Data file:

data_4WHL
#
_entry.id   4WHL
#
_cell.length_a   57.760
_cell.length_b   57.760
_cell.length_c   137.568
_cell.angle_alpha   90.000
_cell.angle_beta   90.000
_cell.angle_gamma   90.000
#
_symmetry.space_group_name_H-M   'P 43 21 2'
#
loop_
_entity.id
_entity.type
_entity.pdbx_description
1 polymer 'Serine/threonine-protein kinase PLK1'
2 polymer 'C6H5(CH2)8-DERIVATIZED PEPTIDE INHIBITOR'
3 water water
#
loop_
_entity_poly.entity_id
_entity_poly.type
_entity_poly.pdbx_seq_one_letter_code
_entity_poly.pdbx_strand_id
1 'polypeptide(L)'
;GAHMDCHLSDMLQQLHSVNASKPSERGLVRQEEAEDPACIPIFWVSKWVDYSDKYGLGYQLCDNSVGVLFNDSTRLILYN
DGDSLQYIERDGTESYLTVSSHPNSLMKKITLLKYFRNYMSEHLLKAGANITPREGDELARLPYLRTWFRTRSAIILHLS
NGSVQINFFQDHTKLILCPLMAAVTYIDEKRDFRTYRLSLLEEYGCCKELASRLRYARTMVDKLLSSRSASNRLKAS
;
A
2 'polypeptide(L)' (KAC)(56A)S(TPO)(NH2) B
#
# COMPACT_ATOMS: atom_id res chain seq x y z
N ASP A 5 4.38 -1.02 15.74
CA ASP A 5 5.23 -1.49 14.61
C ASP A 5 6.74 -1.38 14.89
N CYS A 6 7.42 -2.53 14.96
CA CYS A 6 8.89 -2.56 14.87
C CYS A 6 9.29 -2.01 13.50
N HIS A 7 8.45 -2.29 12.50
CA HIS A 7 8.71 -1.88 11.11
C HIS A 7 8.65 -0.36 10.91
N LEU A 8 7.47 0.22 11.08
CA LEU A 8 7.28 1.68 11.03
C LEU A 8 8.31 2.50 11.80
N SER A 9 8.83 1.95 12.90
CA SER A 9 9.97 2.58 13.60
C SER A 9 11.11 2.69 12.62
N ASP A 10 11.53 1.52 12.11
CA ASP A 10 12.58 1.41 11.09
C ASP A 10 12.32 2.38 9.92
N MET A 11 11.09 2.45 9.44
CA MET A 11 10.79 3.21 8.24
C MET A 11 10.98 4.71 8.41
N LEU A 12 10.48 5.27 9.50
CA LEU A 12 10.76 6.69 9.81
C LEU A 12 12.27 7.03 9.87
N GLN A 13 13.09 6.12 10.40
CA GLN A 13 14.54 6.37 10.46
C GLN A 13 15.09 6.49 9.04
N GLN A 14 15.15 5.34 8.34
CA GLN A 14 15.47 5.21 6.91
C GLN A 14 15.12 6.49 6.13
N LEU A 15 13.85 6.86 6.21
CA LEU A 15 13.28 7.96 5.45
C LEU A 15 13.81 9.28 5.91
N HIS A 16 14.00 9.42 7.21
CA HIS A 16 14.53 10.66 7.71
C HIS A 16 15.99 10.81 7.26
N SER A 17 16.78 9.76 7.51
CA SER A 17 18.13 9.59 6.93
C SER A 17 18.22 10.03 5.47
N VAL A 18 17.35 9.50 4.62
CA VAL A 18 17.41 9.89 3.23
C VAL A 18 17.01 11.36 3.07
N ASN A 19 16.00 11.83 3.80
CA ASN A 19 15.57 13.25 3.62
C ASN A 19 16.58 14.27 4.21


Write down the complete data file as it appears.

data_4WHL
#
_entry.id   4WHL
#
_cell.length_a   57.760
_cell.length_b   57.760
_cell.length_c   137.568
_cell.angle_alpha   90.000
_cell.angle_beta   90.000
_cell.angle_gamma   90.000
#
_symmetry.space_group_name_H-M   'P 43 21 2'
#
loop_
_entity.id
_entity.type
_entity.pdbx_description
1 polymer 'Serine/threonine-protein kinase PLK1'
2 polymer 'C6H5(CH2)8-DERIVATIZED PEPTIDE INHIBITOR'
3 water water
#
loop_
_entity_poly.entity_id
_entity_poly.type
_entity_poly.pdbx_seq_one_letter_code
_entity_poly.pdbx_strand_id
1 'polypeptide(L)'
;GAHMDCHLSDMLQQLHSVNASKPSERGLVRQEEAEDPACIPIFWVSKWVDYSDKYGLGYQLCDNSVGVLFNDSTRLILYN
DGDSLQYIERDGTESYLTVSSHPNSLMKKITLLKYFRNYMSEHLLKAGANITPREGDELARLPYLRTWFRTRSAIILHLS
NGSVQINFFQDHTKLILCPLMAAVTYIDEKRDFRTYRLSLLEEYGCCKELASRLRYARTMVDKLLSSRSASNRLKAS
;
A
2 'polypeptide(L)' (KAC)(56A)S(TPO)(NH2) B
#
# COMPACT_ATOMS: atom_id res chain seq x y z
N ASP A 5 4.38 -1.02 15.74
CA ASP A 5 5.23 -1.49 14.61
C ASP A 5 6.74 -1.38 14.89
N CYS A 6 7.42 -2.53 14.96
CA CYS A 6 8.89 -2.56 14.87
C CYS A 6 9.29 -2.01 13.50
N HIS A 7 8.45 -2.29 12.50
CA HIS A 7 8.71 -1.88 11.11
C HIS A 7 8.65 -0.36 10.91
N LEU A 8 7.47 0.22 11.08
CA LEU A 8 7.28 1.68 11.03
C LEU A 8 8.31 2.50 11.80
N SER A 9 8.83 1.95 12.90
CA SER A 9 9.97 2.58 13.60
C SER A 9 11.11 2.69 12.62
N ASP A 10 11.53 1.52 12.11
CA ASP A 10 12.58 1.41 11.09
C ASP A 10 12.32 2.38 9.92
N MET A 11 11.09 2.45 9.44
CA MET A 11 10.79 3.21 8.24
C MET A 11 10.98 4.71 8.41
N LEU A 12 10.48 5.27 9.50
CA LEU A 12 10.76 6.69 9.81
C LEU A 12 12.27 7.03 9.87
N GLN A 13 13.09 6.12 10.40
CA GLN A 13 14.54 6.37 10.46
C GLN A 13 15.09 6.49 9.04
N GLN A 14 15.15 5.34 8.34
CA GLN A 14 15.47 5.21 6.91
C GLN A 14 15.12 6.49 6.13
N LEU A 15 13.85 6.86 6.21
CA LEU A 15 13.28 7.96 5.45
C LEU A 15 13.81 9.28 5.91
N HIS A 16 14.00 9.42 7.21
CA HIS A 16 14.53 10.66 7.71
C HIS A 16 15.99 10.81 7.26
N SER A 17 16.78 9.76 7.51
CA SER A 17 18.13 9.59 6.93
C SER A 17 18.22 10.03 5.47
N VAL A 18 17.35 9.50 4.62
CA VAL A 18 17.41 9.89 3.23
C VAL A 18 17.01 11.36 3.07
N ASN A 19 16.00 11.83 3.80
CA ASN A 19 15.57 13.25 3.62
C ASN A 19 16.58 14.27 4.21